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Why become a mental health first aider?

 10 October 2019   Features

Over the past few years, more and more attention has been devoted to mental health at Higher Education institutions. Statistically, one in three people will suffer from a mental health disorder at some point in their life (1). However, there are certain groups in society that are at higher risk of experiencing psychological distress than others, and one of those is doctoral students. A 2018 US study showed that PhD students were more than six times as likely to suffer from depression or anxiety compared to the general population (2). But the poor mental health of academics has received even less attention where one recent survey found that 43% of academic staff exhibited symptoms of at least a mild mental disorder (3). These high levels of poor mental health not only affect whether students finish their degrees, as well as teaching and research quality, but personal lives too. So, having the option of speaking to a mental health first aider is an option of well-being support that many people are comfortable with. As today is World Mental Health Day, we spoke to one of our Mental Health First Aiders to learn more about what the role involves and what support can be offered in the hope that more of our academics and those across other institutes have more support.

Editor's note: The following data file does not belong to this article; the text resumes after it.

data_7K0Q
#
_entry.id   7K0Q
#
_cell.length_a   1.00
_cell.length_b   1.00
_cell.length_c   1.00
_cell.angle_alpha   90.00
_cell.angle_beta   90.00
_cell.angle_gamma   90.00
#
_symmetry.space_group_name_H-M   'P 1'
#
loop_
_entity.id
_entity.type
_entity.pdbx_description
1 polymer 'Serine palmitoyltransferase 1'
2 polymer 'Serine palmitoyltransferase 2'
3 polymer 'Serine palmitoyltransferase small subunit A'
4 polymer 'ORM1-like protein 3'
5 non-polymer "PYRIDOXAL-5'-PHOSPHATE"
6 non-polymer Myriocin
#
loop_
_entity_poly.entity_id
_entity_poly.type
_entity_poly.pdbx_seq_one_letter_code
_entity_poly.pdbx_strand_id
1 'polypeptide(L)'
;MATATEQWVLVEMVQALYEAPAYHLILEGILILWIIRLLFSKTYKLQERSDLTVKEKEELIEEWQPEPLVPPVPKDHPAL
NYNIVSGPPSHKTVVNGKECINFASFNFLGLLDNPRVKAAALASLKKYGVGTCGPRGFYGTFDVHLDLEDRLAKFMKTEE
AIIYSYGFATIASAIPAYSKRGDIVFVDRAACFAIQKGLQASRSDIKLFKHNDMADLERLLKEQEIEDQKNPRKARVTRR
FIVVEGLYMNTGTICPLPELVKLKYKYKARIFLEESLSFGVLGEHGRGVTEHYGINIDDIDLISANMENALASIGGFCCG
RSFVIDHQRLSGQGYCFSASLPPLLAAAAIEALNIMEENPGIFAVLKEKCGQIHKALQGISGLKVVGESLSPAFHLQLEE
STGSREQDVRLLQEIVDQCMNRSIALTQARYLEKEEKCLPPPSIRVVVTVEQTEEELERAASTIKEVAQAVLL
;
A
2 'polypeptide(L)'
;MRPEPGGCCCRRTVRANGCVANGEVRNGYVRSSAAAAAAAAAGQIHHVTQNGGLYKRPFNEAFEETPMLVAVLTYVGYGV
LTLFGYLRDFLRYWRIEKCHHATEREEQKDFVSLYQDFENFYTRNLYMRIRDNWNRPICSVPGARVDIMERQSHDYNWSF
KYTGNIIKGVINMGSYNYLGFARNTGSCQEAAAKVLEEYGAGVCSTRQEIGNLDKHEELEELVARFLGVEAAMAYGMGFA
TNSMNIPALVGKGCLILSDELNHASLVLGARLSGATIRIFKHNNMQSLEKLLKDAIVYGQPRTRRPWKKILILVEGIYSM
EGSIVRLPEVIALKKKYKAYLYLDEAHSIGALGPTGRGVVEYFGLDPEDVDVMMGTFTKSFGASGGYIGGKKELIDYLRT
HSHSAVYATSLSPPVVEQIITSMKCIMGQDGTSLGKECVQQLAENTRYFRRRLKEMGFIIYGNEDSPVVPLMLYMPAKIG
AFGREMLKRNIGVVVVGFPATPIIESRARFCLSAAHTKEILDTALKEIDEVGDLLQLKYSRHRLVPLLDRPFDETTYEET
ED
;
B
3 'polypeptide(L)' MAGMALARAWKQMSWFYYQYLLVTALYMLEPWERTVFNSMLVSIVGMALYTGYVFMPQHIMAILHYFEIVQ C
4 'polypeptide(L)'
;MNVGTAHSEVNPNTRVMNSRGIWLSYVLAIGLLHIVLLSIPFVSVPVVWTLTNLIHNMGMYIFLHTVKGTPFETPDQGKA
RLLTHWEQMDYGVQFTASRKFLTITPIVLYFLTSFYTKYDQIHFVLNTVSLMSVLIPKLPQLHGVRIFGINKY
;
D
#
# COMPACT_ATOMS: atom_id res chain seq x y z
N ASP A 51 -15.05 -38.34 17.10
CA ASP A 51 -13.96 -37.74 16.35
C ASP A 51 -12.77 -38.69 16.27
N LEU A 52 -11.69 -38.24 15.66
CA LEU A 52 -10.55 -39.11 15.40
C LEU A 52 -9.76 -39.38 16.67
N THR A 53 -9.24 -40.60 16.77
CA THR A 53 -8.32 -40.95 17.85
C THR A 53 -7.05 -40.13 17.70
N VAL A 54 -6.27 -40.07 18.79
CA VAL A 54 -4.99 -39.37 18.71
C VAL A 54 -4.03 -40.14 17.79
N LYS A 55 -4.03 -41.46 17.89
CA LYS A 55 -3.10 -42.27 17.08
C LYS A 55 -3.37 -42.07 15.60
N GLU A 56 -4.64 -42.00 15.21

What motivated you to become a Mental Health First Aider (MHFA)?

It wasn’t a conscious choice really for me. I didn’t quite realise what I was volunteering for and just wanted to go along for my own self-interest really. I didn’t think anyone would ever see me on that level as I wasn’t qualified in anything and I didn’t really take it seriously until the first person I spoke to pulled me aside and asked to speak to me within my role as a MHFA. I was very surprised so many people actually wanted to speak to me and it has become something I find quite rewarding by being that listening ear for someone who needs it.

What was the take home message from the MHFA course that you did?